Six-day-a-week restriction is too much, residents say
By Paula Katinas
Brooklyn Daily Eagle
Residents living along New Utrecht Avenue in Bensonhurst are having a tough time finding parking spaces for their cars because of strict regulations imposed by the city – rules that residents said are unnecessary.
Gabriel Ingrassia said he and other residents want the city to ease up on alternate side of the street parking rules them and allow them to park on New Utrecht Avenue. “We want a reprieve from the very harsh parking restrictions,” Ingrassia, a nurse, told Community Board 11 members at the board’s meeting on Nov. 14.
Ingrassia said he attended the community board meeting to ask for the board’s help in convincing the Department of Transportation (DOT) to remove the restriction.
How bad is it? It’s pretty bad, according to Ingrassia.
Parking is prohibited six days a week from 6:30-7 a.m. on New Utrecht Avenue between 79th and 84th streets. The exception is Sunday, when parking is permitted.
“Six days a week is really tough on us. People here really don’t want it. It has been imposed on us,” Ingrassia said.
Residents can’t leave their cars parked on the avenue overnight, unless they want to rush out of their houses at the crack of dawn to move their vehicles before 6:30 to avoid getting tickets.
The restriction was put in a few years ago by the DOT at the request of Community Board 11 so that the avenue, which is located beneath the elevated tracks of the D subway line, could be cleaned by the Department of Sanitation more often.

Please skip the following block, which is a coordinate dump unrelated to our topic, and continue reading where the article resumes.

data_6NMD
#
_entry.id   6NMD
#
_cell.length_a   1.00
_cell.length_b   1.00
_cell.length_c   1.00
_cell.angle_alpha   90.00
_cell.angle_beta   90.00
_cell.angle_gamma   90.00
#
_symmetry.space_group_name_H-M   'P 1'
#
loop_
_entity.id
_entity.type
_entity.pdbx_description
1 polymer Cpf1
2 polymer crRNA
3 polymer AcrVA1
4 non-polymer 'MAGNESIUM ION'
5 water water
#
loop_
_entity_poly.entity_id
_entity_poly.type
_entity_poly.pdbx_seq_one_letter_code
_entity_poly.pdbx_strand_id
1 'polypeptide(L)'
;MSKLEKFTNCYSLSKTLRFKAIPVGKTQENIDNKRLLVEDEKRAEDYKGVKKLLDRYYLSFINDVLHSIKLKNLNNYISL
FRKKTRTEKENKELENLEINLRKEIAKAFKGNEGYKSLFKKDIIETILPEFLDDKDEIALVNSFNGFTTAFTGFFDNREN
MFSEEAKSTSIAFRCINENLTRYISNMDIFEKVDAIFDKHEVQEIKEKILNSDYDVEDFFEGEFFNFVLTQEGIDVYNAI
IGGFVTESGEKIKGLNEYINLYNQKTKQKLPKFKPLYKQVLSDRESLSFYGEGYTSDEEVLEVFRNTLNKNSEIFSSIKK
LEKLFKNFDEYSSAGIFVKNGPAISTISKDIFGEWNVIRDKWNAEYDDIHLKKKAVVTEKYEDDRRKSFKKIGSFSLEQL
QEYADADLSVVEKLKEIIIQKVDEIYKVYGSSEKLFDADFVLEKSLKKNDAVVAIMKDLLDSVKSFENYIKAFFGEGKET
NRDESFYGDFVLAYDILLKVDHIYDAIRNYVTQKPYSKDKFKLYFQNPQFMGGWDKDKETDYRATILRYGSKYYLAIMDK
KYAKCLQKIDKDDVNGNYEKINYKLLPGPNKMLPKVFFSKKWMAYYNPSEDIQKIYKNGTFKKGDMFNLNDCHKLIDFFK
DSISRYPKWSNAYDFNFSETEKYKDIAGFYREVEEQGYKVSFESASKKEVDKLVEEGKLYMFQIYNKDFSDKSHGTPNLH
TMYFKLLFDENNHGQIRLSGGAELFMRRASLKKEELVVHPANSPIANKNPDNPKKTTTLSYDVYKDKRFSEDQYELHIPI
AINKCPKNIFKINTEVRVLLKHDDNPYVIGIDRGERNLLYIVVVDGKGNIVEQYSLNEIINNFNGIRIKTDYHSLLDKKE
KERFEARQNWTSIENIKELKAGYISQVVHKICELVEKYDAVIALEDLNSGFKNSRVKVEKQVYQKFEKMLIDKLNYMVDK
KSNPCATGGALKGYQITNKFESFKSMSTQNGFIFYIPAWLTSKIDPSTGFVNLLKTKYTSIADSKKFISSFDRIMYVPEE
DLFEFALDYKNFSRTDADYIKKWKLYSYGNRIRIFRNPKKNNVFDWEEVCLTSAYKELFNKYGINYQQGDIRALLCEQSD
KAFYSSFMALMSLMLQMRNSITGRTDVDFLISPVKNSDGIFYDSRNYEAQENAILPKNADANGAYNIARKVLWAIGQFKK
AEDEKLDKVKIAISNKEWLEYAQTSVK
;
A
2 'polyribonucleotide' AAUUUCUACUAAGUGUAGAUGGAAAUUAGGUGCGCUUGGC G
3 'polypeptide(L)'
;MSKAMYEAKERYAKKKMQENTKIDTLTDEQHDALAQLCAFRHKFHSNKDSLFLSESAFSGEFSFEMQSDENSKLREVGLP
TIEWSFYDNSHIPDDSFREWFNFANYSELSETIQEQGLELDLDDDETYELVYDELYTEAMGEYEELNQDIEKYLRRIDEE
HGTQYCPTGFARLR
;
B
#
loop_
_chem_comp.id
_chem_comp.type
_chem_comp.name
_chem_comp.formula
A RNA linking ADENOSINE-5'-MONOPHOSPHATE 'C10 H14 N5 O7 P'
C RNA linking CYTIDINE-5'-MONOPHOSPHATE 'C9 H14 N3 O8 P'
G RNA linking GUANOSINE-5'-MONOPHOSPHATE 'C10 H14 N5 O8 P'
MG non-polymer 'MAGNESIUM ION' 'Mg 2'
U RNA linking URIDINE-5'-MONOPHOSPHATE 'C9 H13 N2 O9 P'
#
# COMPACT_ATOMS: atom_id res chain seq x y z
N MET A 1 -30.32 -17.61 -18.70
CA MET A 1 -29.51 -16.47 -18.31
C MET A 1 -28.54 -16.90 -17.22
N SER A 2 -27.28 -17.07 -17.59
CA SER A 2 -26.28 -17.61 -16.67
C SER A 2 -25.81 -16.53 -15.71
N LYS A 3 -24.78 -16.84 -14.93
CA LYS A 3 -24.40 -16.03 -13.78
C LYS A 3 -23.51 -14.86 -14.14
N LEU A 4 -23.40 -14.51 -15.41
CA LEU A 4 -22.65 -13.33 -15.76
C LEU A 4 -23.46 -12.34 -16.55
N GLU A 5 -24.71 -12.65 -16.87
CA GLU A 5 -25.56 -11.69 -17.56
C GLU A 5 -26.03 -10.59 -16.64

At the time the request was made, the avenue had a rodent infestation problem that community board leaders and residents blamed on a Metropolitan Transportation Authority (MTA) project to repair the subway stanchions.
The repair project was completed and the rats went away, Ingrassia said. “There is no longer a rat problem on New Utrecht Avenue,” he said.
Since the six-day-a-week parking restriction was put in to address a problem, and that problem is no longer there, the parking rules should be lifted, Ingrassia and other residents said.
More than 200 people signed a petition circulated by Ingrassia calling on DOT to ease up.
It’s not just a problem on New Utrecht Avenue, according to residents, who said the situation ha a ripple effect on the surrounding blocks. “If we can’t park on New Utrecht, we park on other streets. People who would normally park on those streets get bumped out of those spots by us. They have to hunt for parking spaces on other blocks,” one resident told the Brooklyn Daily Eagle.
But Ingrassia and his neighbors are facing resistance from city officials. “We’ve been reaching out to a lot of people and we’ve been getting shot down,” he said.
The community board didn’t shoot down Ingrassia’s request. But the board didn’t embrace it, either. Board Chairman Bill Guarinello said he would refer the matter to the board’s transportation committee for further study. “We will try to work with it,” he assured Ingrassia.